they were only *looking* for hydrogen — is that correct? I think of
    their work as looking at the spectra from the planet’s atmosphere, so
    I can’t understand why they couldn’t say “There’s no hydrogen but
    there *is* blah, foo and bar in there.” What have I missed?

    And you’re right…this is amazing news. I’m going to have fun
    telling this to my kids tonight!

  5. Got me thinking of Tenebra from the novel “Close to Critical” (although there the gravity was very strong, not weak). Note that the atmosphere of this planet is likely to be *really* distended. If it was mostly water vapor at 200 °C, then at around 1 G the scale height is going to be on the order of 10 km. If the ground pressure was high (90 Atm or greater?), then the 1 Atm level (of live steam!) is about 45 km up (!).

    A density of 1/3rd the Earth’s is… hard to picture. I’m not sure – would even a pure silicate object, under that self-compression, stay that low? What are the chances that this is perhaps a water-world with almost no metals and perhaps not even dominated by silicates? That would explain low density, as well as an atmosphere consisting of (primarily?) water vapor.

    Hmm… if so, the surface of the “ocean” would be set by the pressure and temperature, and those should be workable as an adiabatic profile from the “top” conditions worked on down towards the center… and if you know the actual boundary of that ocean, and the bulk density, then you can make guesses about the portion of silicate vs. water.

    Huh. You may have supplied me with a great example for class tomorrow :)

  6. Okay, I got really confused reading this article, and thought the planet would be more like a gas giant than a super Earth, with a radius bigger than those of Uranus or Neptune. And the density didn’t match with a mass 2.6 times that of Earth!

    So I checked the ESO release, and turns out the data for the mass and radius are the opposite in this post, Phil!

    Hope that can be corrected as soon as possible :)

  7. Thx, DarkSapiens. I fixed that. Just a typo! I hate those.

  8. Having read your last book and your blog for years, I can say it was an honor to help :)

  9. Chris

    The bigger the planet, the more light is blocked. If the planet blocks, say, 1% of the light, then it has a radius 1/10th that of the star
    Don’t you also need to know the distance of the planet from the star? Just a little gedankenexperiment here, but the moon blocks 100% of the sun’s light, and it is not the same radius as the sun.

  10. Chris, the planet is so close to its star compared to the 42 light years from us that you can consider them to be at the same distance.

  11. Elmar_M

    Phil, I am not so sure about your conclusions.
    Carl Sagan would probably say something like that: “Observation: I cant see hydrogen. Conclusion: steam!”. (the original quote was also related to Venus “observation: I cant see a thing. Conclusion: dinosaurs!”).
    I think we should try not to get ahead of ourselves. Lets gather more data first!

  12. MarkH

    What I take out of this is how amazing it is that we can detect and discern the properties of an object that’s ~20,000 miles in diameter, from 42 light years away. The actual discovery itself — it’s more of a super-Venus than a super-Earth, isn’t it? — isn’t as fascinating as that.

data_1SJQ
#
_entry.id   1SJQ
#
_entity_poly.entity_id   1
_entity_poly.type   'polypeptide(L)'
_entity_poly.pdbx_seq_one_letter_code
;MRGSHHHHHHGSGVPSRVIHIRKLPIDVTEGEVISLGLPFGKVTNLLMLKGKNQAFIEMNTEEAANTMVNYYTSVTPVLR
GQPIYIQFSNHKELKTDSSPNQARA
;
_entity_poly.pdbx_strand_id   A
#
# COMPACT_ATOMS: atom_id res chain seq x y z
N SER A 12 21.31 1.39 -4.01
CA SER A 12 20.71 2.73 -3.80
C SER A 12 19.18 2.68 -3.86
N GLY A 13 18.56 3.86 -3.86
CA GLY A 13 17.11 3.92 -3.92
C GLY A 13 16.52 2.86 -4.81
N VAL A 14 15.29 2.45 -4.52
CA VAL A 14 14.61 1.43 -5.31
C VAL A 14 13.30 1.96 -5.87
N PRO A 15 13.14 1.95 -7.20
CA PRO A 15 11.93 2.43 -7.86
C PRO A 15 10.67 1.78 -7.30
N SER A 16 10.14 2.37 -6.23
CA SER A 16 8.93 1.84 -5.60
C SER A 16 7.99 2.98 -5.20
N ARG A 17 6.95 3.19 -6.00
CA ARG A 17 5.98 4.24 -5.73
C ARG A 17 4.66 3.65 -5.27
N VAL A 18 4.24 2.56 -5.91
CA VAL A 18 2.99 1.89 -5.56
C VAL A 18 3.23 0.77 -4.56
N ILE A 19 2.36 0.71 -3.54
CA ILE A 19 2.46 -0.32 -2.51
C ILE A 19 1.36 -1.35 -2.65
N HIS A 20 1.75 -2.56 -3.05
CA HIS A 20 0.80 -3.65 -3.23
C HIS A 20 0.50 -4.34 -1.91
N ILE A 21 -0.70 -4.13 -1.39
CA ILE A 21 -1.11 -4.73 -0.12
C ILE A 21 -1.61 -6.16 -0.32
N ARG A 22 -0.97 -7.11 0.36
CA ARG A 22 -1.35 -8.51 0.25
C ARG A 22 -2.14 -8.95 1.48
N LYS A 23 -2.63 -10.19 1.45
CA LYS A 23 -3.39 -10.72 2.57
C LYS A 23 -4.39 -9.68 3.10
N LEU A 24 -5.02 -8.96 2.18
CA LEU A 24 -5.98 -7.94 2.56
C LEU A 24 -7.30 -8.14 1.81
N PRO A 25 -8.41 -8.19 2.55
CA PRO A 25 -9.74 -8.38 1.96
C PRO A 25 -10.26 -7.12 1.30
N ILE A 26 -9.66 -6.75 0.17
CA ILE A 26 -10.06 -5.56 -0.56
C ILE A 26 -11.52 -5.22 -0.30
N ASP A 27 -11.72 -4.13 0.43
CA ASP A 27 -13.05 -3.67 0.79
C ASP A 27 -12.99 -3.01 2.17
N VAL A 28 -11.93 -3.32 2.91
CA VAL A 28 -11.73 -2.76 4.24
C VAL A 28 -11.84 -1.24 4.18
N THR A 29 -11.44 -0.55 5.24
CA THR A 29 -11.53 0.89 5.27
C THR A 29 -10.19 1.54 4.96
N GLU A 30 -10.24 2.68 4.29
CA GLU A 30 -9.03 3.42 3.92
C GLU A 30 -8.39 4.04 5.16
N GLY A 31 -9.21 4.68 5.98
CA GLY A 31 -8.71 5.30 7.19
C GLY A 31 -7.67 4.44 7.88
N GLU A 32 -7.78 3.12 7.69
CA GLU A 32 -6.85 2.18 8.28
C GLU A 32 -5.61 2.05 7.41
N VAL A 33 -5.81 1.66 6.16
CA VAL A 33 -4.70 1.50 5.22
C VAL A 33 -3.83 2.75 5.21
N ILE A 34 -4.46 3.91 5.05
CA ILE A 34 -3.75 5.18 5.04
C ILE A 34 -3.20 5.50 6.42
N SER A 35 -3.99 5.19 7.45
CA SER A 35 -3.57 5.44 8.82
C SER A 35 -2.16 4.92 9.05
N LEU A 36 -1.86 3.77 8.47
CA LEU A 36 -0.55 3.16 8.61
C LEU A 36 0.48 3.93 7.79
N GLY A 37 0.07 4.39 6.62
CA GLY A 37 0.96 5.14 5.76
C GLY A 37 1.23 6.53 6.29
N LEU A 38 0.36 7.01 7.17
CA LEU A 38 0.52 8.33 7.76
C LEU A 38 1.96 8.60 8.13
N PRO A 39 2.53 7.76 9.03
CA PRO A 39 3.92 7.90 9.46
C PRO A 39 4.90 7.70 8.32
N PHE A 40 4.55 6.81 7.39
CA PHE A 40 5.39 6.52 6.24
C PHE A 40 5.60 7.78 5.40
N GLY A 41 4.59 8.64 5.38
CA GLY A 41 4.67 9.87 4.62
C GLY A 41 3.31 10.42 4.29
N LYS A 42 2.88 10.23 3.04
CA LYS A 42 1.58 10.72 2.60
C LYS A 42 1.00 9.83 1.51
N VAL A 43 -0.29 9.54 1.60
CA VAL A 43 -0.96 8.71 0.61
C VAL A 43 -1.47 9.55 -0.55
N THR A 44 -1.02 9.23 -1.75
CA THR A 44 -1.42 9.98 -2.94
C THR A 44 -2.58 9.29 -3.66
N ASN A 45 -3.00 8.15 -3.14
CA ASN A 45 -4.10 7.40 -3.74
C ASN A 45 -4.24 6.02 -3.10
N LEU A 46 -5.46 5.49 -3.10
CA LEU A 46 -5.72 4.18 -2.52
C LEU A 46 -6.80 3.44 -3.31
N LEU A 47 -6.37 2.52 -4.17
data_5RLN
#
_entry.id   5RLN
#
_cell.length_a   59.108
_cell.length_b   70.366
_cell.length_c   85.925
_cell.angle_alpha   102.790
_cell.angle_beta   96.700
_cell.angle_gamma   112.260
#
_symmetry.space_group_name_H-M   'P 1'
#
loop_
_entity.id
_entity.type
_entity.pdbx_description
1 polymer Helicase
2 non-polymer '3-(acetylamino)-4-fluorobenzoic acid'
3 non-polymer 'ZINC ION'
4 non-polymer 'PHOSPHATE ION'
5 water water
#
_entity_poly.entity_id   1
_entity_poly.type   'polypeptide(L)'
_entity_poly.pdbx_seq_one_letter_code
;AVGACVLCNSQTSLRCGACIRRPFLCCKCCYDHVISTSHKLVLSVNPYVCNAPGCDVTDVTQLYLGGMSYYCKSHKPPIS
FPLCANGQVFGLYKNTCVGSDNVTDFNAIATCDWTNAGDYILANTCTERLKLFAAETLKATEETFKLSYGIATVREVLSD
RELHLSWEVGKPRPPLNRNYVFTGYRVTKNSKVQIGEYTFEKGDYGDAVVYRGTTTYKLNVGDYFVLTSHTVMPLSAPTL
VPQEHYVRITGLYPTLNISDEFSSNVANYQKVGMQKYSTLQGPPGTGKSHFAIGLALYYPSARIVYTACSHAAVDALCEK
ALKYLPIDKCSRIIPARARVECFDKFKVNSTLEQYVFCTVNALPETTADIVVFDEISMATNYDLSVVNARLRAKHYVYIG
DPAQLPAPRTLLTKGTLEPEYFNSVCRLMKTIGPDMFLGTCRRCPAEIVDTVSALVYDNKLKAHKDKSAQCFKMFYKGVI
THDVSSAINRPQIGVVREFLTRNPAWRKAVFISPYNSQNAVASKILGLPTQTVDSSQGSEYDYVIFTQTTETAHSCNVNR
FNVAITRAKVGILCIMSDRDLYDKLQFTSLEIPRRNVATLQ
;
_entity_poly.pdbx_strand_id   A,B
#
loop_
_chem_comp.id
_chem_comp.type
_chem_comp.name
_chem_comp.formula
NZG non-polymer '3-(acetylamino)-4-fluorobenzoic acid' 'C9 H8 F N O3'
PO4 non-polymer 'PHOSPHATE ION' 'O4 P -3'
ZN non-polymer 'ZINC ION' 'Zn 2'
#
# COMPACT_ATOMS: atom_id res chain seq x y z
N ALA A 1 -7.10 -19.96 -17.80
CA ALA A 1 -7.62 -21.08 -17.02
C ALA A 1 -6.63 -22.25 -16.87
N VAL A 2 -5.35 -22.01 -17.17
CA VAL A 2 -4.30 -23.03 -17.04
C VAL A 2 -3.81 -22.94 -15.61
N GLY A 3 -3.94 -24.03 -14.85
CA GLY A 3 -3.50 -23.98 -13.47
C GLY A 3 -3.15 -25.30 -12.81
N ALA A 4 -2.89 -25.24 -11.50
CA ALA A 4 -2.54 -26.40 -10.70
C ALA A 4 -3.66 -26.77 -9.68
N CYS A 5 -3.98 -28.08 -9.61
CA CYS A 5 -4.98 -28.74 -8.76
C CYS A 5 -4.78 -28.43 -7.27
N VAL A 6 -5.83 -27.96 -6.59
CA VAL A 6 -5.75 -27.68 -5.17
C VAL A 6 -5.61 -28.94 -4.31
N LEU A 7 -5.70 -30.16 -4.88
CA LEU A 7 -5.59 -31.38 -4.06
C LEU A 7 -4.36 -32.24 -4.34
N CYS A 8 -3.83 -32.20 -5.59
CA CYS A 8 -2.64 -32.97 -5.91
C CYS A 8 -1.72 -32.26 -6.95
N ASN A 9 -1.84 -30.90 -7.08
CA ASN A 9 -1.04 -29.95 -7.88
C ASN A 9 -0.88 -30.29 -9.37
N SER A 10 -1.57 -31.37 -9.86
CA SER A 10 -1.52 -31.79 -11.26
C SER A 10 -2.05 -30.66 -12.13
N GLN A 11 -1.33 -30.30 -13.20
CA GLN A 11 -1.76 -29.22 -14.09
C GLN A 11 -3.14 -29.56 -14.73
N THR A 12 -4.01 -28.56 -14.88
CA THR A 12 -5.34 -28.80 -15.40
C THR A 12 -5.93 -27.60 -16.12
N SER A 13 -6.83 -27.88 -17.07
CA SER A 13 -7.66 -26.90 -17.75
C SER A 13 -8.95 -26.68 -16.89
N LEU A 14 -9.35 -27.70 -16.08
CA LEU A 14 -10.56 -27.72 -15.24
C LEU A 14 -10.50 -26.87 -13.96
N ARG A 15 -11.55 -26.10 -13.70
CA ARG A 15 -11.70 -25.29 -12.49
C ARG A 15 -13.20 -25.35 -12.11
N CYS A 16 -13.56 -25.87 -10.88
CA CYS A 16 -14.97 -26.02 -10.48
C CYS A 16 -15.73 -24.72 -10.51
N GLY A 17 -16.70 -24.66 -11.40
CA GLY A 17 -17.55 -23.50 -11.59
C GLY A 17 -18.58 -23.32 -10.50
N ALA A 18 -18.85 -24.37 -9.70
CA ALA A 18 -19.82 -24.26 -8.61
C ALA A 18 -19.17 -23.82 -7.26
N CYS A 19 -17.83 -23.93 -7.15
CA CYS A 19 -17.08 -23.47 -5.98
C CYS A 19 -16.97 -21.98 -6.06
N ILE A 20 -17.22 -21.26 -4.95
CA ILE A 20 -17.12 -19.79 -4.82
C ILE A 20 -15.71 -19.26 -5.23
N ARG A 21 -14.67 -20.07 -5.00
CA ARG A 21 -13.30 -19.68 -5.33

13. Matt B.

    Relative surface gravity is easy to calculate with relative mass and relative radius. g is proportional to rho times r: 1/3 x 2.6 = .86666…

  14. Andrew W

    Does a thick H2O dominated atmosphere, perhaps 10,000 times as dense as ours, over a hot (600K+) deep (thousands of Km) water ocean make sense?

  15. Kappy

    Phil, I understand that we would weigh basically the same on the “surface” of the planet, but wouldn’t the pressure generated by a 120 mile thick steam atmosphere create pressures that would crush us if we were able to get past the heat and actually “stand” on the surface?

  16. -jeffB

    So, can we assume this thing is tidally locked, and start talking about a Weinbaum Venus scenario with giant ice mountains, lit only by a murky twilight and incessant lightning, just beyond the terminator on the Dark Side?

  17. HP

    Andrew (14): Deep sea hydrothermal vents on Earth feature superheated (and sometime supercritical) water at temperatures up to 400 C, so a high-pressure, high-temperature water world doesn’t seem all that nonsensical to me. Water has some unusual, nonlinear properties at high pressures.

    Deep sea hydrothermal vents are also rich in exotic life (archaea and extremophiles). I imagine there some — how shall I put it? — very interesting chemistry going on in a place like GJ 1214b.

  18. Bill Roberts

    Phil,

    Have you ever considered a second career naming rock bands? Super Venus Steampunk Planet!

  19. Chris B. Critter

    Coming from an atmospheric scientist: steam != water vapor

    Water vapor is invisible. There is usually water vapor in the air around you, in your room, outside, in your car. You can’t see it. (But it can see you.) And you can see what does. For example, on a high-humidity day, they sky looks kind of whitish. That’s not water you’re seeing; that’s the changing opacity of the air due to the high amount of water vapor in the air. (If it’s foggy, well, that’s a condition where water has condensed (precipitated out of solution, in a chemistry sense), and the drops are so small that it doesn’t take much vertical motion to keep those droplets from falling to the ground.

    Steam is (very) tiny drops of water, and usually is mixed with air which has water vapor within it. It is not water vapor (again, which is invisible). Steam is a mixture of water vapor and liquid water due to the properties of water near its local boiling point (which basically depends on altitude). Fog is a similar situation, but steam is where water vapor is changing state into water because the water molecules lose energy from their being away from the source of heat and mixing with less-energetic air.

    So, in summary, steam != water vapor, but steam does contain water vapor.

    Your article, though is good; this is just something that I felt needed an explanation.

  20. amphiox

    Don’t you also need to know the distance of the planet from the star? Just a little gedankenexperiment here, but the moon blocks 100% of the sun’s light, and it is not the same radius as the sun.